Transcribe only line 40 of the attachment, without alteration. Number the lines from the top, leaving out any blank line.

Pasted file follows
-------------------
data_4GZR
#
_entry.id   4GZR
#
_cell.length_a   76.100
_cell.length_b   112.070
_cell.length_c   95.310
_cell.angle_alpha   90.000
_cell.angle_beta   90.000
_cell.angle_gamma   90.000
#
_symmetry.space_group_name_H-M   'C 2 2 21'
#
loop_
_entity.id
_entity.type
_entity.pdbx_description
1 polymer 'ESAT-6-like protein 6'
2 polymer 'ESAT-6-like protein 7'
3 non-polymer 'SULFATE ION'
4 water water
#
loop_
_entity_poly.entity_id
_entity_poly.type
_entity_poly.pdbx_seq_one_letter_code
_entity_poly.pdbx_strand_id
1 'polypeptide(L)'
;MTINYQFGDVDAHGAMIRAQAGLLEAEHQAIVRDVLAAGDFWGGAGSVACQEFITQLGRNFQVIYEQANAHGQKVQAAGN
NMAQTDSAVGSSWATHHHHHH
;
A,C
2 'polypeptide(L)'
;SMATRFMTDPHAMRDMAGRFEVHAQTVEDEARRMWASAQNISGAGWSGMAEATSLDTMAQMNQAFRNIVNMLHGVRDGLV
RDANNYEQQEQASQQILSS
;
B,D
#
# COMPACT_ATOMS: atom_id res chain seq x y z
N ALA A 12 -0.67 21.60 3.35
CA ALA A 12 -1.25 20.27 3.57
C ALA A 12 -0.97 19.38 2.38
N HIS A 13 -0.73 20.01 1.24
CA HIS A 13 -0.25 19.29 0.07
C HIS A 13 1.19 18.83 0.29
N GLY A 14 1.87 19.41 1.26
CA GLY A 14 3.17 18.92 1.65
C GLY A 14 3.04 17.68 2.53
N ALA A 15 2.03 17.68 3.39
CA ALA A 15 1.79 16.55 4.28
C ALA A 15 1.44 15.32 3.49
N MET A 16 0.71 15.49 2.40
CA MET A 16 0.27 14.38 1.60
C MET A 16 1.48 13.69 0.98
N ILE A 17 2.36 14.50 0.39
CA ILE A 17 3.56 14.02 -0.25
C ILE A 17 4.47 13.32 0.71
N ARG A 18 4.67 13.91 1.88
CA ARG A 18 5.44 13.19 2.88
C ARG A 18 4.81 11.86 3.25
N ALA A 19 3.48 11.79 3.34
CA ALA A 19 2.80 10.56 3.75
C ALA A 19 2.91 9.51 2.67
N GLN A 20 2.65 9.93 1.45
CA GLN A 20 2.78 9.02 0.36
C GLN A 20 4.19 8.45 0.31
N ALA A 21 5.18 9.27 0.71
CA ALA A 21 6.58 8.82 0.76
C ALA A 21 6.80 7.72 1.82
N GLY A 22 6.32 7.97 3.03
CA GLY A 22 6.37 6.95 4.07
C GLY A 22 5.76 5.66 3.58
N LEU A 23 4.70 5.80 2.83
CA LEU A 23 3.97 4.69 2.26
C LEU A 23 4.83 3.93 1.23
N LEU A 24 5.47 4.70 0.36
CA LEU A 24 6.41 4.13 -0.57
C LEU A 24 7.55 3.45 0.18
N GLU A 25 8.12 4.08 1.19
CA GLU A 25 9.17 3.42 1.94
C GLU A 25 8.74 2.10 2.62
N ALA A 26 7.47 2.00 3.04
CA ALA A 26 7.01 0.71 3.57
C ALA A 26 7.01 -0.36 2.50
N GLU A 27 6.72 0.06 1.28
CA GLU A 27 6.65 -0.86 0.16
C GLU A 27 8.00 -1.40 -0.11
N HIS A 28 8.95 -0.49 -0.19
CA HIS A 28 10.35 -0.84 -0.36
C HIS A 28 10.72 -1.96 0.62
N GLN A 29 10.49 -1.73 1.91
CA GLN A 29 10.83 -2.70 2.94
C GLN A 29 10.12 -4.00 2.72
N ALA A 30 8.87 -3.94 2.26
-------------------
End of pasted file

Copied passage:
N ALA A 12 -0.67 21.60 3.35